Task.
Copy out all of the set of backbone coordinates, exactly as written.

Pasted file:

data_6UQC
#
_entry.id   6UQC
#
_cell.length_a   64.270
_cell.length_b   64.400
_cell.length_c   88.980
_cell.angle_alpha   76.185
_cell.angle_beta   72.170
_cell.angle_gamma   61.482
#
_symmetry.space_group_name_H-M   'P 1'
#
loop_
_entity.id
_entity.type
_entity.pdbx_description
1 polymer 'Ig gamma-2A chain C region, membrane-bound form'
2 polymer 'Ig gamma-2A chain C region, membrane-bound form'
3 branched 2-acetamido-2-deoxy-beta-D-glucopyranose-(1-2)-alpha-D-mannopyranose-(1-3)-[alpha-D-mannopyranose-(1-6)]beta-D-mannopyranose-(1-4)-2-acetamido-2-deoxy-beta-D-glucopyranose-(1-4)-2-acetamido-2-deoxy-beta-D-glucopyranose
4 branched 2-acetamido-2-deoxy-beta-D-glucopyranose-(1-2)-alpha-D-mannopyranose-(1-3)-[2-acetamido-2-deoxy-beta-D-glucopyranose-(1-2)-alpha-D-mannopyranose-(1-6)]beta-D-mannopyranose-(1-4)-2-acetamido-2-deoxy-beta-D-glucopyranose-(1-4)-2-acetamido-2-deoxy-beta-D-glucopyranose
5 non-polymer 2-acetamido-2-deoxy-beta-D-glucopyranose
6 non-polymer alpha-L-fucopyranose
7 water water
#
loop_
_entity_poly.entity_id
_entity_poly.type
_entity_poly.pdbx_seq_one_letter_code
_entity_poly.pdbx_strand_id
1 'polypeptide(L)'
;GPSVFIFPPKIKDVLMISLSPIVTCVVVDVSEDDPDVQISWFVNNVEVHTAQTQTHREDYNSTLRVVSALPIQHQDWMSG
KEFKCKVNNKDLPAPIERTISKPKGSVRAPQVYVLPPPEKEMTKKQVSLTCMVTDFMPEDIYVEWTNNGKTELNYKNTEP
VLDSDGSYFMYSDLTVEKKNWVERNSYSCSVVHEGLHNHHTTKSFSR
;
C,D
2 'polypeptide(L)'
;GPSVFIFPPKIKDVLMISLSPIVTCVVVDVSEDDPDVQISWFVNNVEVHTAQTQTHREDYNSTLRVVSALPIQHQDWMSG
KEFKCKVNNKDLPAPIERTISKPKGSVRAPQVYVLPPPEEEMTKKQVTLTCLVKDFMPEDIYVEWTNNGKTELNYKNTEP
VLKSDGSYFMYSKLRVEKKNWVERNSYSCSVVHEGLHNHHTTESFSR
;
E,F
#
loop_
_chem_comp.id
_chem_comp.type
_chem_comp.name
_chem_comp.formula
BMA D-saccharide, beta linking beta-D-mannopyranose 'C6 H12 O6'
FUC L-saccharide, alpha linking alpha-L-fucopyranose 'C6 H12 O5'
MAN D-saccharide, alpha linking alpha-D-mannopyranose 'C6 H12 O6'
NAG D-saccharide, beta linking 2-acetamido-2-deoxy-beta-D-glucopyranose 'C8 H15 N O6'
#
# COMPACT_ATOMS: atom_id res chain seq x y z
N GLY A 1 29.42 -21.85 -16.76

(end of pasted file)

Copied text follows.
data_6UQC
#
_entry.id   6UQC
#
_cell.length_a   64.270
_cell.length_b   64.400
_cell.length_c   88.980
_cell.angle_alpha   76.185
_cell.angle_beta   72.170
_cell.angle_gamma   61.482
#
_symmetry.space_group_name_H-M   'P 1'
#
loop_
_entity.id
_entity.type
_entity.pdbx_description
1 polymer 'Ig gamma-2A chain C region, membrane-bound form'
2 polymer 'Ig gamma-2A chain C region, membrane-bound form'
3 branched 2-acetamido-2-deoxy-beta-D-glucopyranose-(1-2)-alpha-D-mannopyranose-(1-3)-[alpha-D-mannopyranose-(1-6)]beta-D-mannopyranose-(1-4)-2-acetamido-2-deoxy-beta-D-glucopyranose-(1-4)-2-acetamido-2-deoxy-beta-D-glucopyranose
4 branched 2-acetamido-2-deoxy-beta-D-glucopyranose-(1-2)-alpha-D-mannopyranose-(1-3)-[2-acetamido-2-deoxy-beta-D-glucopyranose-(1-2)-alpha-D-mannopyranose-(1-6)]beta-D-mannopyranose-(1-4)-2-acetamido-2-deoxy-beta-D-glucopyranose-(1-4)-2-acetamido-2-deoxy-beta-D-glucopyranose
5 non-polymer 2-acetamido-2-deoxy-beta-D-glucopyranose
6 non-polymer alpha-L-fucopyranose
7 water water
#
loop_
_entity_poly.entity_id
_entity_poly.type
_entity_poly.pdbx_seq_one_letter_code
_entity_poly.pdbx_strand_id
1 'polypeptide(L)'
;GPSVFIFPPKIKDVLMISLSPIVTCVVVDVSEDDPDVQISWFVNNVEVHTAQTQTHREDYNSTLRVVSALPIQHQDWMSG
KEFKCKVNNKDLPAPIERTISKPKGSVRAPQVYVLPPPEKEMTKKQVSLTCMVTDFMPEDIYVEWTNNGKTELNYKNTEP
VLDSDGSYFMYSDLTVEKKNWVERNSYSCSVVHEGLHNHHTTKSFSR
;
C,D
2 'polypeptide(L)'
;GPSVFIFPPKIKDVLMISLSPIVTCVVVDVSEDDPDVQISWFVNNVEVHTAQTQTHREDYNSTLRVVSALPIQHQDWMSG
KEFKCKVNNKDLPAPIERTISKPKGSVRAPQVYVLPPPEEEMTKKQVTLTCLVKDFMPEDIYVEWTNNGKTELNYKNTEP
VLKSDGSYFMYSKLRVEKKNWVERNSYSCSVVHEGLHNHHTTESFSR
;
E,F
#
loop_
_chem_comp.id
_chem_comp.type
_chem_comp.name
_chem_comp.formula
BMA D-saccharide, beta linking beta-D-mannopyranose 'C6 H12 O6'
FUC L-saccharide, alpha linking alpha-L-fucopyranose 'C6 H12 O5'
MAN D-saccharide, alpha linking alpha-D-mannopyranose 'C6 H12 O6'
NAG D-saccharide, beta linking 2-acetamido-2-deoxy-beta-D-glucopyranose 'C8 H15 N O6'
#
# COMPACT_ATOMS: atom_id res chain seq x y z
N GLY A 1 29.42 -21.85 -16.76